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September 2000
Photo The yard we used, Krentz marine, is called the Third World Boatyard by its owners. It is definitely a repository of relics including this 80 year old deadrise that someone just might some day want to restore.


Dear Friends,

The hardest thing about this years cruising plan is answering the question, where are you headed? We say, "here." They say "but where are you going next." Seems few people realize we have never before had a chance to explore New England under Sail. To us this is all exotic, foreign and very interesting.

Taleisin is alongside the boatshed where she spent 14 months under cover. Just in front of here is Ziska.


We spent almost nine weeks getting Taleisin ready for her summer cruise. Though we had been very careful about putting her into storage, she did need lots of paint work. It had been almost three years since she had had any. Fortunately we were able to put her inside a shed since her mast was out. She came out looking a treat - but I was really tired of sanding. Sure hope this new paint we used lasts as long as they say, it sure looks good and was really easy to put on. It is International Poly bright sides. I will not say it is good until I see how it looks at the end of a year, but what a gloss it has. Just when we were doing the last bits of rigging work after stepping the mast, we had a lovely surprise. A young man we met in England sailed in on the 100 year old Morecombe Bay Prawner he restored. What a neat story. He was 14 when he started building a 24 foot sailboat in his folds yard near the Thames estuary. He was not doing well at school due to reading problems. So his folks suggested boat building school instead. We met him when he was 18. A year later he traded his 24 footer for the restored hull of Ziska. Then he worked 40 hours a week for a boat builder, than used the shop after hours and worked 40 more putting deck, interior and rig on his boat. Two years later he set off with a friend bound to the US to catch up with us. In spite of loosing his crew (to a lady) he got here, working along the way. You can see by the photos that his boat is unique and Ashley is great too.

Ashley uses a 16 foot ash oar to maneuver his engineless cutter when there is now wind.


We spent a week together, then said farewell until autumn. We headed outside the Chesapeake to rendezvous with another English sailor, Richard Griffith who has crewed or maintained some of the great yachts of our day, Brilliant, Gleam, Cotton blossom. He invited us to a rendezvous of classic yachts at Mystic Conn. We had once spent a winter afternoon at Mystic. To be tied alongside with 45 other classic vessels after the museum had closed, to stroll the grounds as the sun set and see only wooden spars, 300 year old buildings, what a special treat. Then to top things off, we got invited to join Elizabeth Meyers first classic boat cruise. So we spent the next week on a jaunt with 19 Concordia yawls, Starling Burgess cutters, some of the most beautiful classic wooden commuter power yachts and their crazy and fun crews, sailing to five ports at the eastern end of Long Island. Weather was mixed, but Taleisin held her own in spite of having no auxiliary and we shared some great barbecues and parties which lead to a final one at the International Yacht Restoration School in Newport Rhode Island. When every one else had to go back to home ports, we stayed on and Larry gave a class to some of the school students. Once again, to be in a place like Newport and be able to enjoy it in all its guises is really great. The sense of history is overwhelming, the crazy daytime crowds are fun for us after the isolation of Krentz Marine in Virginia.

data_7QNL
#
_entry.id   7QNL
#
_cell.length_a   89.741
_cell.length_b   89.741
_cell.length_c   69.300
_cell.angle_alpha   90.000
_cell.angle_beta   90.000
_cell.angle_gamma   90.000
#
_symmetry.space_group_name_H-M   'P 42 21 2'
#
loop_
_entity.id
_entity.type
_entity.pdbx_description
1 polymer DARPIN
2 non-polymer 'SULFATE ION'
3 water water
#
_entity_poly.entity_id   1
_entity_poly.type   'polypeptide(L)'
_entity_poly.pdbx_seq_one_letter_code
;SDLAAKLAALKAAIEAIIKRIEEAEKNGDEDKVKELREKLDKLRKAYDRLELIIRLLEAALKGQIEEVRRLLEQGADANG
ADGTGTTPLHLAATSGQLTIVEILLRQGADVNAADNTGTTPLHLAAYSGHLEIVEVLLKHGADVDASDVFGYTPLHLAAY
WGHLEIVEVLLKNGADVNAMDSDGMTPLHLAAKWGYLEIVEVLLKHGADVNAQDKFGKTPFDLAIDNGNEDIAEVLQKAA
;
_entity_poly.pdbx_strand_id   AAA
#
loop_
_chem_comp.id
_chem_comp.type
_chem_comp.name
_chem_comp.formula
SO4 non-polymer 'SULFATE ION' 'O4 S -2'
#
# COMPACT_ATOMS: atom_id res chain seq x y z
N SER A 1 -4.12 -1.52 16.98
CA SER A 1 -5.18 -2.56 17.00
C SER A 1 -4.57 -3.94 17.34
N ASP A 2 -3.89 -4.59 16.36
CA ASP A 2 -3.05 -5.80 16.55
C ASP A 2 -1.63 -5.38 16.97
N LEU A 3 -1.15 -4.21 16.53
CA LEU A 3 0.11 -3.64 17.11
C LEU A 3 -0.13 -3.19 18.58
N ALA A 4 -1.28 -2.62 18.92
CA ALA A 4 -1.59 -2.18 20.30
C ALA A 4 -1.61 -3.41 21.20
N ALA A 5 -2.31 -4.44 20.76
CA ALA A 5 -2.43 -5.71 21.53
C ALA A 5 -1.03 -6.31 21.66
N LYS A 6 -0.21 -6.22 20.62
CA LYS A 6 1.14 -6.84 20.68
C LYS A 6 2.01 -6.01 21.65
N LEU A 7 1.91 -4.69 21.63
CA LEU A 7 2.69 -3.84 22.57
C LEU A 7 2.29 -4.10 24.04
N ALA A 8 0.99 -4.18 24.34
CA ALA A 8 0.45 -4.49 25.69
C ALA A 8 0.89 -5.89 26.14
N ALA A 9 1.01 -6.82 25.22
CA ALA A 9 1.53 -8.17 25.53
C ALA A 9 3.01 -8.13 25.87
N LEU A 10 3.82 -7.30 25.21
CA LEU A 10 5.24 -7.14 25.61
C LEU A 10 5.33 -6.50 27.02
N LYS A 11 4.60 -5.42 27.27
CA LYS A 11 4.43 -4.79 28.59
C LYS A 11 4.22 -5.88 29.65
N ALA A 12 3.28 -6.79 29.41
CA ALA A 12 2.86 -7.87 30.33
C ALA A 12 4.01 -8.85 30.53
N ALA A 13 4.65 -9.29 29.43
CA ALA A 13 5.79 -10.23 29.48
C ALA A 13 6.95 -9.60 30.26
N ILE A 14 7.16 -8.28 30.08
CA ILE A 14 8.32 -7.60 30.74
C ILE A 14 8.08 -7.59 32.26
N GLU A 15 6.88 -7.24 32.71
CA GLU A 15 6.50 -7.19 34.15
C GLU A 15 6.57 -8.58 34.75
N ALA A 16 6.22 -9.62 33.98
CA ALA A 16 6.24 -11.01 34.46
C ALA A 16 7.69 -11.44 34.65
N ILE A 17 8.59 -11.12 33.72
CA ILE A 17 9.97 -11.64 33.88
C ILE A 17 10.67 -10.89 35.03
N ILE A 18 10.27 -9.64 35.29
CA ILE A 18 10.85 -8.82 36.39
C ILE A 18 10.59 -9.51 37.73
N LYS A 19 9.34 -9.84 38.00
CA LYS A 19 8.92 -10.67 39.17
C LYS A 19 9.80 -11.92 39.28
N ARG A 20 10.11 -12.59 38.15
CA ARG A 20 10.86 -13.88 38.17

Here he is, the heart breaking devil himself, 24 years old and out there doing it with only his own resources to fall back on.


Now we have an extra special treat as Niki Perryman and Jamie Morrison who we met and cruised with in England and Norway, have also turned up in the area with their 35 foot Siandra. So the next weeks will fly as we explore Narragansett Bay together. We are delighted to say we can find good anchorages, some quiet, some full of fun like Block Islands Great Salt Pond. People are really friendly, weather is changeable but mostly good and we hope to come back and cruise more of this area next year.

Our first real port in New England, New London, for the tall ships gathering. On board with us is Peter Legnos who lived on Seraffyn with us for six weeks when he was 19 years old in Columbia, South America (1970).


But in a week or two we will sail south to the Chesapeake so we are there before the threat of Hurricanes gets in the way. Have to be at Annapolis by October 1st to be in place for the boat show. Taleisin will be open to the public - I want time to make her tidy and shiny so she raises lots for CRAB (Chesapeake Regional Accessible Boating). If you are nearby, come on board. We won't be showing her, our friends from CRAB will welcome you on to the boat and down below. But we will be at SAIL magazines booth almost all of every day. From what we are hearing, we will be rendezvousing with lots of old friends - including Seraffyn and her new owners if all goes well.

Taleisin is secured at mystic, looking right at home amid the classic boats of all types.




Hope you are having a great summer if you are north of the equator, a mild winter if you are south.

Lin and Larry, at Newport Rhode Island


It has been a summer of rendezvous and old friends. Sandy and Andy Peterson who cruise on their 57 foot cutter, Jakaranda and have a complete sail loft



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